From Bhutanese Jail Cell to U.S. Voter Booth

Pasaputi Acharya | November 4, 2014

Pasaputi Acharya and his family. Photo: courtesy Acharya family

Pasaputi Acharya and his family. Photo: courtesy Acharya family

Pasaputi Acharya shares his journey as a Bhutanese refugee to the U.S. and voting as a new American citizen.

Why did you need to leave Bhutan and why couldn’t you go back?

In Bhutan, my family comes from a minority ethnic group from the south of the country and the government was trying to force us to stop practicing our religion — and to not speak in our language in the schools and even on documents.  We had no equal rights and our rights as humans were being violated.

In 1991, there was a protest and the government arrested me and put me in prison. During that time I was tortured. Soldiers beat my back with an iron pole. I was asked to sign an agreement stating that I would forfeit my property and leave Bhutan.

My family had everything in Bhutan: a home with a garden, land and cattle.  I refused to sign the document and they put me in a bathroom and didn’t feed me for days. The Bhutanese army went to my family’s home and tortured my parents and family.

Eventually, I became very ill and they told me to sign the document or I would be killed. I was forced to sign away my property and right to live in Bhutan with my wrists still in handcuffs. I was finally released but the government wouldn’t allow me to reunite with my family.

What was your life like as a refugee in Nepal?

Fortunately, my family and I were reunited in Nepal. We lived in the Sanischere refugee camp and life was incredibly difficult. For the next 18 years we were confined to the camp and our food was rationed. We spent 18 years in the camp and during that time my parents passed away from the health complications that they had from being tortured by the Bhutanese government.

I served as a volunteer social worker in the camp and really enjoyed doing community work but life in the camp was controlled and we weren’t truly free.

How did you find your way to the U.S. and what was life like when you first arrived?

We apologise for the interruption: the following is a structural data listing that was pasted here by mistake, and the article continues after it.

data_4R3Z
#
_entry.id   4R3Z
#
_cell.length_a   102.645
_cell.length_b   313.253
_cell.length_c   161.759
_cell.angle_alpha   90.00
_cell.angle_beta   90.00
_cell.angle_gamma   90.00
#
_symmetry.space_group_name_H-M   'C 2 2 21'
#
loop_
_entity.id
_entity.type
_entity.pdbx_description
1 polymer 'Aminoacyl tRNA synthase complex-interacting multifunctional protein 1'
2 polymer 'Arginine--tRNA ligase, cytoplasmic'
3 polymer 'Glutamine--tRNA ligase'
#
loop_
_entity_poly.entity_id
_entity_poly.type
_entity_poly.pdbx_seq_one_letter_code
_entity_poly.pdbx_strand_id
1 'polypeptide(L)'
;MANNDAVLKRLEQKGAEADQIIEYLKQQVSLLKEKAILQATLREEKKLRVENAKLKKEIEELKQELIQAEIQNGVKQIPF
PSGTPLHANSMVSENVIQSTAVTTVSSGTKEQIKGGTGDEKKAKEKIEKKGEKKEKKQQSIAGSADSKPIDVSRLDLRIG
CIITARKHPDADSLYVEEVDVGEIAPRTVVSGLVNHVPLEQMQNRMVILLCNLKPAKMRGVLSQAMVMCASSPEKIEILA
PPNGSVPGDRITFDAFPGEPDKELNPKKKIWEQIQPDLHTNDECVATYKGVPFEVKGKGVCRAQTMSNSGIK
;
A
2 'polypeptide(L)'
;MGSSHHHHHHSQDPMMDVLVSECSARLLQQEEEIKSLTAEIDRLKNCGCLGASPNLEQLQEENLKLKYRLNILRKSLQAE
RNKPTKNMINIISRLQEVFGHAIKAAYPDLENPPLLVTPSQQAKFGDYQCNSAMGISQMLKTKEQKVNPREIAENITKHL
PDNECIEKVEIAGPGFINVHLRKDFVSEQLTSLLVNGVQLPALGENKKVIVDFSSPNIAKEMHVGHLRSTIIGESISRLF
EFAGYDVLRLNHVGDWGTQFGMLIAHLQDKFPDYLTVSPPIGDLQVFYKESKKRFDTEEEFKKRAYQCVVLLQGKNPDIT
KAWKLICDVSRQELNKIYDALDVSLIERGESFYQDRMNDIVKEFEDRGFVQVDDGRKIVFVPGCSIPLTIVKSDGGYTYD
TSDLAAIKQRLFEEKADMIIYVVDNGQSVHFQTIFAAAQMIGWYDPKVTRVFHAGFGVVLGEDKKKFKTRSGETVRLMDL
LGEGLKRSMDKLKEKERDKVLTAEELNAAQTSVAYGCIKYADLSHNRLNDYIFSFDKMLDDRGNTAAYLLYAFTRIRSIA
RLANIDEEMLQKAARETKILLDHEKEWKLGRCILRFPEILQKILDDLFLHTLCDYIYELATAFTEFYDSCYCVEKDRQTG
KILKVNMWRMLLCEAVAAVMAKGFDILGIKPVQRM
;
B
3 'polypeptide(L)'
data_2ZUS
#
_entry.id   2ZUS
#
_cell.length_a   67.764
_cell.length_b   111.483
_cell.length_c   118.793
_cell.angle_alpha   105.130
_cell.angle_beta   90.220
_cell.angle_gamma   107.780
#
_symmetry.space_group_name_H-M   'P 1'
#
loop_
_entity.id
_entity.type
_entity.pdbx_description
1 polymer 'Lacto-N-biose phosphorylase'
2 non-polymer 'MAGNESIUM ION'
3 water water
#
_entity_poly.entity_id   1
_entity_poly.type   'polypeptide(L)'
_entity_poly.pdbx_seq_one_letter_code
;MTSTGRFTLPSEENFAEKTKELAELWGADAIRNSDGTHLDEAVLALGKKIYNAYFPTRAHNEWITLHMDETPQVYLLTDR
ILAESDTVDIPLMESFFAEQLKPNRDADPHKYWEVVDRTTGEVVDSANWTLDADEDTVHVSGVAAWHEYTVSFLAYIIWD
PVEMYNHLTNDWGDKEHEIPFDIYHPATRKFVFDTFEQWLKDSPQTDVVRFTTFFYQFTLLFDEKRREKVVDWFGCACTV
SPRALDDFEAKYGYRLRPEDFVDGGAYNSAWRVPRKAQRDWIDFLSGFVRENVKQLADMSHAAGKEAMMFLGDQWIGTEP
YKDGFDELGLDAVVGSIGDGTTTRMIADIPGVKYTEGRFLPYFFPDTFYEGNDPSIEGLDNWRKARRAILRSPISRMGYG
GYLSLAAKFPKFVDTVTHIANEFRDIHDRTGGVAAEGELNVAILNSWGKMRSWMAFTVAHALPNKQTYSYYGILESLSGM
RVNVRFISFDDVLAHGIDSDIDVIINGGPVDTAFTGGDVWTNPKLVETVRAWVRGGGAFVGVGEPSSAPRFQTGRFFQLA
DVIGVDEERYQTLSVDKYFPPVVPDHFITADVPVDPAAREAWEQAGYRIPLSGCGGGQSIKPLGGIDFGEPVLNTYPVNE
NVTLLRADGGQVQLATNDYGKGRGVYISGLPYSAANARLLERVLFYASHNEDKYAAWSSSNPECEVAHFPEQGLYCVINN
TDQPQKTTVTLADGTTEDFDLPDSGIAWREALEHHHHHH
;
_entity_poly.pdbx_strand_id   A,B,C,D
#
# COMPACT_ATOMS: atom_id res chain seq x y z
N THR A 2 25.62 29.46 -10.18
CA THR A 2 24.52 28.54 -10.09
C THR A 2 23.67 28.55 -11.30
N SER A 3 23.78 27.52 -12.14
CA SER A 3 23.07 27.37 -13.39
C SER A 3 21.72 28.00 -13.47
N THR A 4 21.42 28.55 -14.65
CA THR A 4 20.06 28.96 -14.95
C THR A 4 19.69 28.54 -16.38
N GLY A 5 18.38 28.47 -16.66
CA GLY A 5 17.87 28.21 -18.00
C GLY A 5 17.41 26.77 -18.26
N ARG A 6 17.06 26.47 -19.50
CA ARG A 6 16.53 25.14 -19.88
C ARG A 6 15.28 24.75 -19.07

The UN Refugee Agency gave us information about our options and we chose to apply for resettlement. I chose the United States for my family and myself because the U.S. meant that we would have freedom to practice our religion and our children could get an education.

In December 2008, we resettled in Greensboro, N.C. There were major cultural differences that my family and I had to get used to. In the camp it was easy to know how to get places and everything was open. You always left the door to your home open, but here in the U.S. people seem to keep their homes locked. It took us a while to learn how to get around and where to go.

The CWS staff gave me the services needed to become a citizen.  Through the CWS citizenship program I able to take classes and access legal services. Many of my family members have also naturalized through CWS. The staff helped me to learn about the voting process.

As time went on, I became more comfortable in American society. I learned about United States laws and how to navigate American life. Many things were different from our life in the camp. In the camp, if you felt mistreated you had to handle the problem with the community but in the U.S. there are laws that protect you and you can even call the police – who are there to actually protect you.

My family and I lived for 18 years without a country and without citizenship. It was so important for us to belong to a country. I am very grateful to the U.S. government.

What does it mean to you to vote for the first time as a U.S. citizen?

As an American citizen, I believe it is my responsibility to choose a good candidate to represent the whole community.

And I believe voting is a great opportunity for me to participate in the diverse community that I live in – and to be around others from many backgrounds as we vote in the same space. This brings me so much happiness.

I have hopes and expectations that my family will take the same path to become citizens of this great country and exercise their right to vote as well.

And lastly, voting for the first time allows me to learn this process of voting and will allow me to share this knowledge with my community. I hope to encourage my community to become citizens, register to vote and to vote in future elections.

What are the issues that are most important to you as a new U.S. citizen and a voter?

I plan to use my knowledge to help me choose a candidate that will act in the best interest of our local community. The candidates I vote for will need to care about all the people of the community including refugees and immigrants.

I am looking for candidates that will improve the services being offered to the community. Education is very important to me and my family as well as health-related services.

What is your message to other new citizens and refugees?

For refugees who are interested in becoming a citizen – don’t fear the process and take a chance! Be active and use the opportunity this great country has given us to become naturalized citizens and to start new lives.

Voting is a way to put the Constitution into practice and to realize our full rights as citizens. Every new citizen should register to vote and then to go vote! I want to help others in the Bhutanese community learn this process and overcome any obstacles to becoming active voting citizens.